Hypokalemia describes a person having too little potassium in their blood. If it is severe, it can lead to muscle weakness, which can have many health consequences. The cause is usually a person’s body excreting too much potassium.
Hypokalemia is always a symptom of another illness or a side effect of a medication. It is not an illness in itself. Therefore, the underlying condition requires treatment to resolve the hypokalemia. A medical professional can diagnose hypokalemia by taking a person’s medical history and carrying out tests.
A person may not be aware of mild hypokalemia. However, if hypokalemia is moderate or severe, the individual is likely to have other signs of being unwell, for example, vomiting or diarrhea. If a person feels ill for an extended period, they should see a doctor.
In this article, we look at the symptoms, causes, diagnosis, and treatment of hypokalemia, as well as the outlook for people with low potassium levels.
When a person’s hypokalemia is mild, they will often not experience any symptoms.
However, people who have moderate or severe hypokalemia, are older, or have heart or kidney issues can experience symptoms that relate to severe muscle weakness.
According to the National Organization for Rare Disorders, these symptoms can include:
- muscle weakness that can result in paralysis
- respiratory failure
- low blood pressure
- muscle twitching
- cramping during exercise
- feeling very thirsty
- excessive urination
- loss of appetite
- heart irregularities
However, people should note that experiencing any symptoms with hypokalemia is rare.
A study in the European Journal of Emergency Medicine looked at the data of 4,826 people who presented to the emergency department of a hospital with hypokalemia.
The researchers found that just 1 percent of these individuals had severe hypokalemia, and only half of the people in this subgroup had any symptoms.
The usual cause of hypokalemia is a person losing potassium too quickly.
In rare cases, it can occur because someone is not getting enough potassium.
A person may also not get sufficient potassium if they have a diet that contains very small amounts of it.
However, it is unusual for this to be the cause of hypokalemia.
Many foods contain potassium, and the kidneys are usually capable of reducing the excretion of potassium if the body is not getting enough.
A person might lose potassium too quickly for several different reasons. According to a 2018 clinical update, these can include:
- persistent diarrhea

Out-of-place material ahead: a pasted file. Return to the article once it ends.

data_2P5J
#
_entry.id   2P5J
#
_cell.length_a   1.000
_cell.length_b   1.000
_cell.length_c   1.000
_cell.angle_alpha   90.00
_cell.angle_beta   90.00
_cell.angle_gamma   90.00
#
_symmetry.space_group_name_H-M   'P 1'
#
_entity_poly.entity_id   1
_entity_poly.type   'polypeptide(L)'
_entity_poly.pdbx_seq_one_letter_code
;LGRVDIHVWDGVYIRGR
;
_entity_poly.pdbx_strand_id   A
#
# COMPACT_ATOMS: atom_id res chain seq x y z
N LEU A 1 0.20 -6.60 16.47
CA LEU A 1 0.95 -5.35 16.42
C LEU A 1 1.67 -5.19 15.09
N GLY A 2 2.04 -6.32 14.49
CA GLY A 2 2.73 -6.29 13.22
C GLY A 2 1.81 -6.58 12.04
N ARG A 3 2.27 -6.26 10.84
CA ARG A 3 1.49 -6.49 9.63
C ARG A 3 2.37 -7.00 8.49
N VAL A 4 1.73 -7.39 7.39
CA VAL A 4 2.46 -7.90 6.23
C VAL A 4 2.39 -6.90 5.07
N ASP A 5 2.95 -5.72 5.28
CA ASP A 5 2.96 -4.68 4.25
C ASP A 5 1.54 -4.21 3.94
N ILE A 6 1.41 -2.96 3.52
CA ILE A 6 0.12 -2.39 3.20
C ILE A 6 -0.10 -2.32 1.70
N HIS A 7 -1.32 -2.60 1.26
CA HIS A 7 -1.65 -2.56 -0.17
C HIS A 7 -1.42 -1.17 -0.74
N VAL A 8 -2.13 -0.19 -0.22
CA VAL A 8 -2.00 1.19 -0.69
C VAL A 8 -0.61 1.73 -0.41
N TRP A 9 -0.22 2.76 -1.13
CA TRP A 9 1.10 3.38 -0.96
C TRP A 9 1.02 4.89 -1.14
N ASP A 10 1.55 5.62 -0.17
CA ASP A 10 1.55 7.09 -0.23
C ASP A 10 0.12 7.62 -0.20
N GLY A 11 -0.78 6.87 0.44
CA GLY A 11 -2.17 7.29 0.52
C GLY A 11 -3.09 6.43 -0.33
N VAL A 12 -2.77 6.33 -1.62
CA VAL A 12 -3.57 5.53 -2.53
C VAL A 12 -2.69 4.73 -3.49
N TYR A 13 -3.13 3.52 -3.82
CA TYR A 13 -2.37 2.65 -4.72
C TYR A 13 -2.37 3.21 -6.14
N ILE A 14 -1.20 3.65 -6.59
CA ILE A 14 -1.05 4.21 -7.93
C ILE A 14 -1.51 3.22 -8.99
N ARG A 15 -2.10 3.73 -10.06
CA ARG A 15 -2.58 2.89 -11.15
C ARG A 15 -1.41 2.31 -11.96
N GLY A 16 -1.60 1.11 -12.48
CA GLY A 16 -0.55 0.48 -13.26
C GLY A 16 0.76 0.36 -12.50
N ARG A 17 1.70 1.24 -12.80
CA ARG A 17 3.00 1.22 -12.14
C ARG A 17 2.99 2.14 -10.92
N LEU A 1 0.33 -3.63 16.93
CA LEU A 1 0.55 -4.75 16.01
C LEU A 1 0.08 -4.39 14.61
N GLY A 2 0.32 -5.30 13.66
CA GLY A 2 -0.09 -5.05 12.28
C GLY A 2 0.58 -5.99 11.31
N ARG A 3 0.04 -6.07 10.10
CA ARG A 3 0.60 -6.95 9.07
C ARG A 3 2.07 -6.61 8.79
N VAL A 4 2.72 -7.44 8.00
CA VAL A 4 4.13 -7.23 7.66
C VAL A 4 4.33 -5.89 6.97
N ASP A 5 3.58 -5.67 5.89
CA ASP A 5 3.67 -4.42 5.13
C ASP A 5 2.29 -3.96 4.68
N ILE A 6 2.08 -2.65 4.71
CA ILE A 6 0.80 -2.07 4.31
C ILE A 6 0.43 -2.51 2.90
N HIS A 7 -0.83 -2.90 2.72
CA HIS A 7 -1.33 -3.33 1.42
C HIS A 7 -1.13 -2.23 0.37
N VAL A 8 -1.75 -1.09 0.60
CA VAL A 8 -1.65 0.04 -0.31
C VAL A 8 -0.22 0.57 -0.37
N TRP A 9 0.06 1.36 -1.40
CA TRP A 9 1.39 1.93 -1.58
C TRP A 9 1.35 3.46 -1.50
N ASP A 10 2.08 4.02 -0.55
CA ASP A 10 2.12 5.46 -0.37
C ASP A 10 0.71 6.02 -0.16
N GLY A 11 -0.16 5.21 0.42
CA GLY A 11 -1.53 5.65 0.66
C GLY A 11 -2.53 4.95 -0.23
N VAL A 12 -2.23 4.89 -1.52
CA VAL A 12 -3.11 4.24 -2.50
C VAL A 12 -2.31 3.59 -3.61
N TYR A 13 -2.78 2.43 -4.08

- prolonged vomiting
- kidney issues
- side effects of diuretic drugs
Hypokalemia can also occur when there is an “intracellular shift” of the potassium in the body, which stops the correct transmission of potassium between cells. It can occur as a side effect of various medications.
Hypokalemia is not an illness in itself, so when a person receives a diagnosis, the doctor will need to identify what is causing the loss of potassium.
In most cases, this is relatively straightforward. A doctor will check for:
- recent vomiting
- recent diarrhea
- associated heart problems
- particular medications, such as insulin, beta agonists, or diuretics
If a doctor suspects that a person is hypokalemic, they may run tests to measure the amount of potassium in their body. They will usually do this by checking the potassium level in a person’s urine.
Once a doctor has determined the underlying issue that is causing hypokalemia, they can recommend a suitable treatment.
For example, if a person has hypokalemia as a result of prolonged vomiting, treating the cause of the vomiting will also address the hypokalemia.
Alternatively, if a particular medication is making a person hypokalemic, then reducing or replacing that medication may resolve the problem.
If a person’s hypokalemia is severe or causing muscular issues, they may receive a prescription for additional potassium supplements to respond to these symptoms immediately. The supplement will often be in the form of tablets, but intravenous delivery might be necessary if the hypokalemia is severe.
Doctors may also instruct people to eat foods that are rich in potassium, such as bananas, avocados, chard, and other plant-based foods. However, the authors of an article in the journal American Family Physician note that, although changing the diet can be beneficial, it is usually far less effective than taking potassium supplements.
The outlook for a person with hypokalemia will depend on the underlying illness or side effect that is causing them to have low potassium.
In some cases, this may be simple to resolve by changing medication or dealing with an illness that responds quickly to treatment. However, the cause may also be more complex.
In the rare instances when severe hypokalemia is symptomatic, potassium supplements will usually resolve it.